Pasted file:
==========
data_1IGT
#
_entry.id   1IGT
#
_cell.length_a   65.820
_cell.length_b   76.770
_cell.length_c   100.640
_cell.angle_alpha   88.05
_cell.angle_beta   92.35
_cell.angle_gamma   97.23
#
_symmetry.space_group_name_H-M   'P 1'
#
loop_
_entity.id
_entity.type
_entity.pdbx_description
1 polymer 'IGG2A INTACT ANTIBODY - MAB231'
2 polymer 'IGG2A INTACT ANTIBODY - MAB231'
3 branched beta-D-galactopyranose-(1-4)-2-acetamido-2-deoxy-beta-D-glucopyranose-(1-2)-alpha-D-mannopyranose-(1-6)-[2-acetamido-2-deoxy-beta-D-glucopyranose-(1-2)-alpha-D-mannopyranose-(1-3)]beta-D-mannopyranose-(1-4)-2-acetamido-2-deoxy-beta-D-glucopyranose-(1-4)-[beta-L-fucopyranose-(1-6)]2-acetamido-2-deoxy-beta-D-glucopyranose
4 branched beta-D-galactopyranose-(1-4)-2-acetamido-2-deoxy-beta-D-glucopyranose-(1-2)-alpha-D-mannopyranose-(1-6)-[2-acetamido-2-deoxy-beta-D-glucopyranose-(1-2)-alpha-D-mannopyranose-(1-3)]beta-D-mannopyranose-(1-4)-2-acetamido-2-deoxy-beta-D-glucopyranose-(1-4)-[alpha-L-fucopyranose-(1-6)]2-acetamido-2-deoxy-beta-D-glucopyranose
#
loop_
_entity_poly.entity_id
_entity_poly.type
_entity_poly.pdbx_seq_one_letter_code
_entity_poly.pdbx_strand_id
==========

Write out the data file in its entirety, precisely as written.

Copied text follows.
data_1IGT
#
_entry.id   1IGT
#
_cell.length_a   65.820
_cell.length_b   76.770
_cell.length_c   100.640
_cell.angle_alpha   88.05
_cell.angle_beta   92.35
_cell.angle_gamma   97.23
#
_symmetry.space_group_name_H-M   'P 1'
#
loop_
_entity.id
_entity.type
_entity.pdbx_description
1 polymer 'IGG2A INTACT ANTIBODY - MAB231'
2 polymer 'IGG2A INTACT ANTIBODY - MAB231'
3 branched beta-D-galactopyranose-(1-4)-2-acetamido-2-deoxy-beta-D-glucopyranose-(1-2)-alpha-D-mannopyranose-(1-6)-[2-acetamido-2-deoxy-beta-D-glucopyranose-(1-2)-alpha-D-mannopyranose-(1-3)]beta-D-mannopyranose-(1-4)-2-acetamido-2-deoxy-beta-D-glucopyranose-(1-4)-[beta-L-fucopyranose-(1-6)]2-acetamido-2-deoxy-beta-D-glucopyranose
4 branched beta-D-galactopyranose-(1-4)-2-acetamido-2-deoxy-beta-D-glucopyranose-(1-2)-alpha-D-mannopyranose-(1-6)-[2-acetamido-2-deoxy-beta-D-glucopyranose-(1-2)-alpha-D-mannopyranose-(1-3)]beta-D-mannopyranose-(1-4)-2-acetamido-2-deoxy-beta-D-glucopyranose-(1-4)-[alpha-L-fucopyranose-(1-6)]2-acetamido-2-deoxy-beta-D-glucopyranose
#
loop_
_entity_poly.entity_id
_entity_poly.type
_entity_poly.pdbx_seq_one_letter_code
_entity_poly.pdbx_strand_id